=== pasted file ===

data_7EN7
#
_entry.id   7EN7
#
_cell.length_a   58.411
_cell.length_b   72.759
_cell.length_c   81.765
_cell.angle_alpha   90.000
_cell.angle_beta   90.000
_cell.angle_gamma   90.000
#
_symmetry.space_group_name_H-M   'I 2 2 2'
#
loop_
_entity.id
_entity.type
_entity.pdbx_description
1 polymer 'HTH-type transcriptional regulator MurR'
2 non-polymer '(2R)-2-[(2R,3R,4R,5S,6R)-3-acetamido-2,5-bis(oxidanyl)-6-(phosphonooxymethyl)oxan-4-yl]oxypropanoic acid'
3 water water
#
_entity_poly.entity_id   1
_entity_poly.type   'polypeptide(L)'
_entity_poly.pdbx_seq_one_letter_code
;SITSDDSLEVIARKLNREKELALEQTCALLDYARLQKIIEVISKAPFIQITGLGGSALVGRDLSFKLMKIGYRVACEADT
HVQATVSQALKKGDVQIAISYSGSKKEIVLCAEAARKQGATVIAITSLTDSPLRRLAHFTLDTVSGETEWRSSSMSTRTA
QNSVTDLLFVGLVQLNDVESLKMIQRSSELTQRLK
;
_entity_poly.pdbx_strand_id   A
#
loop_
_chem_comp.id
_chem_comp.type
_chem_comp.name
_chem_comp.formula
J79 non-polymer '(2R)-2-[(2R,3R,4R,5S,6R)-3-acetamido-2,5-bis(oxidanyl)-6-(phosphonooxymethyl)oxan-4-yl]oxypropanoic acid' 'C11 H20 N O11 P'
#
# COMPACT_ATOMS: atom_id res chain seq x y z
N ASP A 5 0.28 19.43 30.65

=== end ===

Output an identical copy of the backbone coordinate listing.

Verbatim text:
data_7EN7
#
_entry.id   7EN7
#
_cell.length_a   58.411
_cell.length_b   72.759
_cell.length_c   81.765
_cell.angle_alpha   90.000
_cell.angle_beta   90.000
_cell.angle_gamma   90.000
#
_symmetry.space_group_name_H-M   'I 2 2 2'
#
loop_
_entity.id
_entity.type
_entity.pdbx_description
1 polymer 'HTH-type transcriptional regulator MurR'
2 non-polymer '(2R)-2-[(2R,3R,4R,5S,6R)-3-acetamido-2,5-bis(oxidanyl)-6-(phosphonooxymethyl)oxan-4-yl]oxypropanoic acid'
3 water water
#
_entity_poly.entity_id   1
_entity_poly.type   'polypeptide(L)'
_entity_poly.pdbx_seq_one_letter_code
;SITSDDSLEVIARKLNREKELALEQTCALLDYARLQKIIEVISKAPFIQITGLGGSALVGRDLSFKLMKIGYRVACEADT
HVQATVSQALKKGDVQIAISYSGSKKEIVLCAEAARKQGATVIAITSLTDSPLRRLAHFTLDTVSGETEWRSSSMSTRTA
QNSVTDLLFVGLVQLNDVESLKMIQRSSELTQRLK
;
_entity_poly.pdbx_strand_id   A
#
loop_
_chem_comp.id
_chem_comp.type
_chem_comp.name
_chem_comp.formula
J79 non-polymer '(2R)-2-[(2R,3R,4R,5S,6R)-3-acetamido-2,5-bis(oxidanyl)-6-(phosphonooxymethyl)oxan-4-yl]oxypropanoic acid' 'C11 H20 N O11 P'
#
# COMPACT_ATOMS: atom_id res chain seq x y z
N ASP A 5 0.28 19.43 30.65